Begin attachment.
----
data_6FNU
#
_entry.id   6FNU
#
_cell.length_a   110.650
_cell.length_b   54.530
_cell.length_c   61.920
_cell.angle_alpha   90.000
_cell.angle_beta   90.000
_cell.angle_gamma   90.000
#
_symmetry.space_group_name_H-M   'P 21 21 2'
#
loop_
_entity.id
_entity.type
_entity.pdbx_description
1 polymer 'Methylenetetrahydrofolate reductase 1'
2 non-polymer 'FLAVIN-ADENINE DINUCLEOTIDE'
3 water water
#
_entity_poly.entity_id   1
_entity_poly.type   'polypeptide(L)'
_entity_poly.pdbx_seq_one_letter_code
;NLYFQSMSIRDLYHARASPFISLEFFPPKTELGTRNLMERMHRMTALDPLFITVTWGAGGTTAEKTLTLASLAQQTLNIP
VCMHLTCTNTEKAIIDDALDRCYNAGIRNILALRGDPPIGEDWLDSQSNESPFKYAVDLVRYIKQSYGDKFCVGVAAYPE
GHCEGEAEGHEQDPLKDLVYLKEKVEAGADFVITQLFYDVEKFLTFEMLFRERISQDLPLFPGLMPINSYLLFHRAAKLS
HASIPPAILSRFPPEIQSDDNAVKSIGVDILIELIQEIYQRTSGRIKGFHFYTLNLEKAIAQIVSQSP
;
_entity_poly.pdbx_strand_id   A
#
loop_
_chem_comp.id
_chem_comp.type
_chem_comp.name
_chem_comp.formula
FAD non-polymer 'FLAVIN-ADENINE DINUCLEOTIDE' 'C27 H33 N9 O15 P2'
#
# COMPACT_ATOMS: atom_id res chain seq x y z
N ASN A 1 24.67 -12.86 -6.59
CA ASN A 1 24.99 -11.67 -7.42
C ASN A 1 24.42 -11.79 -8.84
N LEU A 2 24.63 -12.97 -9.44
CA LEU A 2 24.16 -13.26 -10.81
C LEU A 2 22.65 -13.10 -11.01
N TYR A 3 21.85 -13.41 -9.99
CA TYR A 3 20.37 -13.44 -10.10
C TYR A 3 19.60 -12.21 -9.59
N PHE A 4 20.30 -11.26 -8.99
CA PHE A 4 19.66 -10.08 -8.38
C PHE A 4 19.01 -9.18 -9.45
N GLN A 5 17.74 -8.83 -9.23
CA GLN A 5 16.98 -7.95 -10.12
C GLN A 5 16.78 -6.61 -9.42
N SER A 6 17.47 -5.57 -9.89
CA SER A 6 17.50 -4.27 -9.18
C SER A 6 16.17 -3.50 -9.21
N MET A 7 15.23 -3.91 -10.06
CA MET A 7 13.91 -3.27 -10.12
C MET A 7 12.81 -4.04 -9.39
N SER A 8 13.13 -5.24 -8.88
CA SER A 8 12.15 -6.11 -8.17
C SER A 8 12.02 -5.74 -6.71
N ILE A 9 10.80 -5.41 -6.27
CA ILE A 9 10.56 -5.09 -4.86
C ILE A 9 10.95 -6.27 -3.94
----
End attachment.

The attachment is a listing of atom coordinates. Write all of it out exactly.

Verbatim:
data_6FNU
#
_entry.id   6FNU
#
_cell.length_a   110.650
_cell.length_b   54.530
_cell.length_c   61.920
_cell.angle_alpha   90.000
_cell.angle_beta   90.000
_cell.angle_gamma   90.000
#
_symmetry.space_group_name_H-M   'P 21 21 2'
#
loop_
_entity.id
_entity.type
_entity.pdbx_description
1 polymer 'Methylenetetrahydrofolate reductase 1'
2 non-polymer 'FLAVIN-ADENINE DINUCLEOTIDE'
3 water water
#
_entity_poly.entity_id   1
_entity_poly.type   'polypeptide(L)'
_entity_poly.pdbx_seq_one_letter_code
;NLYFQSMSIRDLYHARASPFISLEFFPPKTELGTRNLMERMHRMTALDPLFITVTWGAGGTTAEKTLTLASLAQQTLNIP
VCMHLTCTNTEKAIIDDALDRCYNAGIRNILALRGDPPIGEDWLDSQSNESPFKYAVDLVRYIKQSYGDKFCVGVAAYPE
GHCEGEAEGHEQDPLKDLVYLKEKVEAGADFVITQLFYDVEKFLTFEMLFRERISQDLPLFPGLMPINSYLLFHRAAKLS
HASIPPAILSRFPPEIQSDDNAVKSIGVDILIELIQEIYQRTSGRIKGFHFYTLNLEKAIAQIVSQSP
;
_entity_poly.pdbx_strand_id   A
#
loop_
_chem_comp.id
_chem_comp.type
_chem_comp.name
_chem_comp.formula
FAD non-polymer 'FLAVIN-ADENINE DINUCLEOTIDE' 'C27 H33 N9 O15 P2'
#
# COMPACT_ATOMS: atom_id res chain seq x y z
N ASN A 1 24.67 -12.86 -6.59
CA ASN A 1 24.99 -11.67 -7.42
C ASN A 1 24.42 -11.79 -8.84
N LEU A 2 24.63 -12.97 -9.44
CA LEU A 2 24.16 -13.26 -10.81
C LEU A 2 22.65 -13.10 -11.01
N TYR A 3 21.85 -13.41 -9.99
CA TYR A 3 20.37 -13.44 -10.10
C TYR A 3 19.60 -12.21 -9.59
N PHE A 4 20.30 -11.26 -8.99
CA PHE A 4 19.66 -10.08 -8.38
C PHE A 4 19.01 -9.18 -9.45
N GLN A 5 17.74 -8.83 -9.23
CA GLN A 5 16.98 -7.95 -10.12
C GLN A 5 16.78 -6.61 -9.42
N SER A 6 17.47 -5.57 -9.89
CA SER A 6 17.50 -4.27 -9.18
C SER A 6 16.17 -3.50 -9.21
N MET A 7 15.23 -3.91 -10.06
CA MET A 7 13.91 -3.27 -10.12
C MET A 7 12.81 -4.04 -9.39
N SER A 8 13.13 -5.24 -8.88
CA SER A 8 12.15 -6.11 -8.17
C SER A 8 12.02 -5.74 -6.71
N ILE A 9 10.80 -5.41 -6.27
CA ILE A 9 10.56 -5.09 -4.86
C ILE A 9 10.95 -6.27 -3.94